Lack of scale, lower returns in Islamic finance need addressing

Sultan Nazrin highlights 4 key areas that need to be addressed for Islamic nance to move forward


Islamic finance needs to address the lack of scale, volatility in Islamic equity markets and lower returns for Islamic investing, to continue thriving globally, said Perak Regent Sultan Dr Nazrin Muizzuddin Shah Sultan Azlan Muhibbuddin Shah.

In his keynote speech at the Franklin Templeton 2018 Islamic Forum in Kuala Lumpur yesterday, he highlighted four key areas that need to be addressed for Islamic finance to move forward.

“First, the Islamic equity asset class needs to explore solutions to the challenge of scale, with the aim of achieving critical mass volume in order to remain competitive,” Sultan Nazrin said.

While the overall sukuk market has posted growth in recent years, the resilience of Islamic equities and funds cannot be taken for granted as most of them lack scale.

Almost three quarters of the 1,100-plus Islamic funds in existence have less than US$25 million (RM100 million) in assets under management, while conventional funds have an average size of US$394 million.

Sultan Nazrin, who is also Royal Patron for Malaysia’s Islamic finance initiative, cautioned that this sale issue has serious complications, including the risk of Islamic funds being considered less competitive than conventional ones, thus potentially resulting in the closure of smaller, struggling Islamic funds.

Another issue to be addressed is the greater volatility seen lately in global Islamic-listed equity markets — as measured by the performance of Islamic equity indices — due to international developments as well as region-specific events.

“Returns to Islamic funds must be stabilised in order to reinvigorate investor confidence. For the first time in many years, Islamic equity indices have recently been yielding lower returns compared to identical conventional equity indices,” the Perak Ruler said, noting that this goes against the pattern of Islamic equities generally outperforming conventional instruments.

He added that an unparalleled benchmark for governance must be established that balances financial and ethical considerations.

A crystal-clear roadmap of proper governance is essential to maintaining the integrity of Islamic assets, ensuring that Islamic finance retains its relevance to global finance, while remaining anchored to Shariah principles and values.

Sultan Nazrin further said innovation represents a challenge and an opportunity for the industry, thus Islamic finance must embrace the modern era of disruption, with a continued strong focus on product innovation.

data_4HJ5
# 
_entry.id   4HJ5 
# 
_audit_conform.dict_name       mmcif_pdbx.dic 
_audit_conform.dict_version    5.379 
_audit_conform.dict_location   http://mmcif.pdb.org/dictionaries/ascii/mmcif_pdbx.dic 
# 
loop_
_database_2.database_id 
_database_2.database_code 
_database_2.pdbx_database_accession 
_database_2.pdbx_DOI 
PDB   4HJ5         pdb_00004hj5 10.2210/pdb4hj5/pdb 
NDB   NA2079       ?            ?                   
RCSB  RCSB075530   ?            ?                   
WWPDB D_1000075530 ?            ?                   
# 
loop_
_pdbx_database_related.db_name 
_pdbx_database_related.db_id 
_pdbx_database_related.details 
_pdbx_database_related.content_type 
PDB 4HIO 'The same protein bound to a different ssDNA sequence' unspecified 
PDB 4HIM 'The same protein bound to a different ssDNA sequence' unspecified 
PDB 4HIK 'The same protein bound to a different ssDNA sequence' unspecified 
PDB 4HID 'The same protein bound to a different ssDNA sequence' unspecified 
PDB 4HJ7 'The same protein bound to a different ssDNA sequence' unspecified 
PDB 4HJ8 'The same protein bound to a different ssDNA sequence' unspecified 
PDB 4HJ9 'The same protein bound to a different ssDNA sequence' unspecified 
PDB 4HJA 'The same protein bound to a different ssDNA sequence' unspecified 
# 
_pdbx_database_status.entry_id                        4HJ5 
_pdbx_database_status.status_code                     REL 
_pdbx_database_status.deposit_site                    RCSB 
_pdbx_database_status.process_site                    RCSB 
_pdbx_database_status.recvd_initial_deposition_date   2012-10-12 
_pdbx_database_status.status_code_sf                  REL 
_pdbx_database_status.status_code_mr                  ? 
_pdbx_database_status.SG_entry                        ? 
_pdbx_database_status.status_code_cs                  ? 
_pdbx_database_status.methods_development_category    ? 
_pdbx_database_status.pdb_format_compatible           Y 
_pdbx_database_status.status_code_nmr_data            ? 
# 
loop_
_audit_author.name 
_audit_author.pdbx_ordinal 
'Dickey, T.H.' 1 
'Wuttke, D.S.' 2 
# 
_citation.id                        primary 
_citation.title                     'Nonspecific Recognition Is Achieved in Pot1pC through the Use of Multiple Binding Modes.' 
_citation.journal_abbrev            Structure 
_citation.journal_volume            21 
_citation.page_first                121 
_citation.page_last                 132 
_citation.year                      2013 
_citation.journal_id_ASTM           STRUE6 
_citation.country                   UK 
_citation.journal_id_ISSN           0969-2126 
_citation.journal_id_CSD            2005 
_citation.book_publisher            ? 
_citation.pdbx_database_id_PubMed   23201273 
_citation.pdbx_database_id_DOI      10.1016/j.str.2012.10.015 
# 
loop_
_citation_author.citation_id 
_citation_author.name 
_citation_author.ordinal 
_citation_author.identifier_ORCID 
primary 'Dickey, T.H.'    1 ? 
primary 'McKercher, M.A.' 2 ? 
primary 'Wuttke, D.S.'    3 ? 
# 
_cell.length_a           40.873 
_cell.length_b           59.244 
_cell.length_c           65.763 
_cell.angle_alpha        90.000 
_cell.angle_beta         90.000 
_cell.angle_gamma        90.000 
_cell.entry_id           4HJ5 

“Indeed, it seems that there are ways in which recently developed financial products might actually have a certain synergy with the key principles of Islamic finance,” he added.

As sustained innovation is essential for progress, it is imperative that Malaysia stays ahead of the techno- logical disruptions that are reshaping the way people live Given this context, Islamic finance should embrace fully the new and emerging approaches to finance, while concurrently maintaining the core principles that set it apart from conventional finance.

“While Islamic investing has made significant progress in recent years, both domestically and globally, the next phase of growth will require players within the industry to reflect, recalibrate and rethink their approaches to certain aspects of conducting business in order to respond to the challenges of the present financial climate.

“Following a period of terrible financial uncertainty on an international level, I truly believe that the world now needs Islamic finance, and the sustainable, responsible financial practices enshrined at its spiritual core. This is the moment for Islamic investing to realise its full, global potential,” Sultan Nazrin added.

Meanwhile, Franklin Templeton South-East Asia regional head Adam Quaife said the outlook for Islamic finance is encouraging, with Malaysia set to continue playing a major role in the sector.

“Globally, total investment in Franklin Templeton Shariah-compliant strategies grew 32% last year to reach nearly US$2.4 billion at the end of 2017. This level of investment demonstrates the opportunity for Shariah-compliant strategies to continue to be attractive to investors,” he said.